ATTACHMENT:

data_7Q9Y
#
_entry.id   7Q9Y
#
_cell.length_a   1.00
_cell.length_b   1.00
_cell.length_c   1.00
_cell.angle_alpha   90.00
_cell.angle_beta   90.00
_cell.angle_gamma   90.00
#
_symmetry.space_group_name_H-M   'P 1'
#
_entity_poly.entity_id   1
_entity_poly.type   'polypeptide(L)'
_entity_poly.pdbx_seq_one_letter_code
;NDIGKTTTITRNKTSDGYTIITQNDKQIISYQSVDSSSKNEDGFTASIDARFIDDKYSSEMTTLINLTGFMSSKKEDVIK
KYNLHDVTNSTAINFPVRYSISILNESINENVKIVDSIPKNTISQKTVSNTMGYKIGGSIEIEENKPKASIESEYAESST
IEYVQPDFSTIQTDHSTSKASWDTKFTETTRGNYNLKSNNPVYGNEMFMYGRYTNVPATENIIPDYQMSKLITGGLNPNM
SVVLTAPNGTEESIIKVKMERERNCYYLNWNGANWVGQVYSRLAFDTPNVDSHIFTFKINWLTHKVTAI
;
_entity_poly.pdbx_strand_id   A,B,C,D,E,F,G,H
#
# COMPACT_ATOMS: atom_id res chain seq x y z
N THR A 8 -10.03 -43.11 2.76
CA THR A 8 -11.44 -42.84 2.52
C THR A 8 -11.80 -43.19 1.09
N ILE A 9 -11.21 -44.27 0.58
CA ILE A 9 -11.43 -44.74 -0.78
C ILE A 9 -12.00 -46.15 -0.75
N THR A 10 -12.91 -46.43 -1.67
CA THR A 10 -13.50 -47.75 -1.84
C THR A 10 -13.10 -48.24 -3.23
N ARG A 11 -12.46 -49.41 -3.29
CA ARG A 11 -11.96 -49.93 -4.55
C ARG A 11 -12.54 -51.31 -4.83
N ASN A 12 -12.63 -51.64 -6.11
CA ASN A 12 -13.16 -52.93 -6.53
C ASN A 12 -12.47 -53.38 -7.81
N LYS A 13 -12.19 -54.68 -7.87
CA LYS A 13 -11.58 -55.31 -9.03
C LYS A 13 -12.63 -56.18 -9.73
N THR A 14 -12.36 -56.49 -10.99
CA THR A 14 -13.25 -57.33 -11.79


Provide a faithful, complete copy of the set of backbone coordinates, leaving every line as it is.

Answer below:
data_7Q9Y
#
_entry.id   7Q9Y
#
_cell.length_a   1.00
_cell.length_b   1.00
_cell.length_c   1.00
_cell.angle_alpha   90.00
_cell.angle_beta   90.00
_cell.angle_gamma   90.00
#
_symmetry.space_group_name_H-M   'P 1'
#
_entity_poly.entity_id   1
_entity_poly.type   'polypeptide(L)'
_entity_poly.pdbx_seq_one_letter_code
;NDIGKTTTITRNKTSDGYTIITQNDKQIISYQSVDSSSKNEDGFTASIDARFIDDKYSSEMTTLINLTGFMSSKKEDVIK
KYNLHDVTNSTAINFPVRYSISILNESINENVKIVDSIPKNTISQKTVSNTMGYKIGGSIEIEENKPKASIESEYAESST
IEYVQPDFSTIQTDHSTSKASWDTKFTETTRGNYNLKSNNPVYGNEMFMYGRYTNVPATENIIPDYQMSKLITGGLNPNM
SVVLTAPNGTEESIIKVKMERERNCYYLNWNGANWVGQVYSRLAFDTPNVDSHIFTFKINWLTHKVTAI
;
_entity_poly.pdbx_strand_id   A,B,C,D,E,F,G,H
#
# COMPACT_ATOMS: atom_id res chain seq x y z
N THR A 8 -10.03 -43.11 2.76
CA THR A 8 -11.44 -42.84 2.52
C THR A 8 -11.80 -43.19 1.09
N ILE A 9 -11.21 -44.27 0.58
CA ILE A 9 -11.43 -44.74 -0.78
C ILE A 9 -12.00 -46.15 -0.75
N THR A 10 -12.91 -46.43 -1.67
CA THR A 10 -13.50 -47.75 -1.84
C THR A 10 -13.10 -48.24 -3.23
N ARG A 11 -12.46 -49.41 -3.29
CA ARG A 11 -11.96 -49.93 -4.55
C ARG A 11 -12.54 -51.31 -4.83
N ASN A 12 -12.63 -51.64 -6.11
CA ASN A 12 -13.16 -52.93 -6.53
C ASN A 12 -12.47 -53.38 -7.81
N LYS A 13 -12.19 -54.68 -7.87
CA LYS A 13 -11.58 -55.31 -9.03
C LYS A 13 -12.63 -56.18 -9.73
N THR A 14 -12.36 -56.49 -10.99
CA THR A 14 -13.25 -57.33 -11.79